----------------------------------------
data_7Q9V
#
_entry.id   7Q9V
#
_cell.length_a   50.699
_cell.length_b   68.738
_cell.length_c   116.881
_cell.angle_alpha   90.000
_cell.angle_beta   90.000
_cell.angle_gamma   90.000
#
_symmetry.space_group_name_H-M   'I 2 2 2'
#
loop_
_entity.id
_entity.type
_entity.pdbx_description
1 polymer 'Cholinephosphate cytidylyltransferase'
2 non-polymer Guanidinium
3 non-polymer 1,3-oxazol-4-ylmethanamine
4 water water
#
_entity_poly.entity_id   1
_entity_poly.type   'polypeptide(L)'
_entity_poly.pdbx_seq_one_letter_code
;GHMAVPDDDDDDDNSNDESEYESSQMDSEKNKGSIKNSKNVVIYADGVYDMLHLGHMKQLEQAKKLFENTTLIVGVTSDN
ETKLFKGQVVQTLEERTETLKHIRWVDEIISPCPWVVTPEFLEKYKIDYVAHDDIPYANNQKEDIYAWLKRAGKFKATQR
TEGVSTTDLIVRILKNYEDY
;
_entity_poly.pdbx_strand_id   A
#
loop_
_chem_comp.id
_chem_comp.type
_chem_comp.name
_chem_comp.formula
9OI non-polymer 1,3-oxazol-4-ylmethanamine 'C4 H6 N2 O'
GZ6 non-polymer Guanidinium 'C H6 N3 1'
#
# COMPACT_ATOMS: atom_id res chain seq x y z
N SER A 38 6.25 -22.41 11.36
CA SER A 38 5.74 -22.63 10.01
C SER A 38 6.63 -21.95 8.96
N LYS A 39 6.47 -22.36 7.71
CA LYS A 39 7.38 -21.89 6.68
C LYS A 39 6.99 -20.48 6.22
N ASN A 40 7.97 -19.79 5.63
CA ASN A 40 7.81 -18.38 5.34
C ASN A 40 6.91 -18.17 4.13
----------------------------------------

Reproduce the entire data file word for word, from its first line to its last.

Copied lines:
data_7Q9V
#
_entry.id   7Q9V
#
_cell.length_a   50.699
_cell.length_b   68.738
_cell.length_c   116.881
_cell.angle_alpha   90.000
_cell.angle_beta   90.000
_cell.angle_gamma   90.000
#
_symmetry.space_group_name_H-M   'I 2 2 2'
#
loop_
_entity.id
_entity.type
_entity.pdbx_description
1 polymer 'Cholinephosphate cytidylyltransferase'
2 non-polymer Guanidinium
3 non-polymer 1,3-oxazol-4-ylmethanamine
4 water water
#
_entity_poly.entity_id   1
_entity_poly.type   'polypeptide(L)'
_entity_poly.pdbx_seq_one_letter_code
;GHMAVPDDDDDDDNSNDESEYESSQMDSEKNKGSIKNSKNVVIYADGVYDMLHLGHMKQLEQAKKLFENTTLIVGVTSDN
ETKLFKGQVVQTLEERTETLKHIRWVDEIISPCPWVVTPEFLEKYKIDYVAHDDIPYANNQKEDIYAWLKRAGKFKATQR
TEGVSTTDLIVRILKNYEDY
;
_entity_poly.pdbx_strand_id   A
#
loop_
_chem_comp.id
_chem_comp.type
_chem_comp.name
_chem_comp.formula
9OI non-polymer 1,3-oxazol-4-ylmethanamine 'C4 H6 N2 O'
GZ6 non-polymer Guanidinium 'C H6 N3 1'
#
# COMPACT_ATOMS: atom_id res chain seq x y z
N SER A 38 6.25 -22.41 11.36
CA SER A 38 5.74 -22.63 10.01
C SER A 38 6.63 -21.95 8.96
N LYS A 39 6.47 -22.36 7.71
CA LYS A 39 7.38 -21.89 6.68
C LYS A 39 6.99 -20.48 6.22
N ASN A 40 7.97 -19.79 5.63
CA ASN A 40 7.81 -18.38 5.34
C ASN A 40 6.91 -18.17 4.13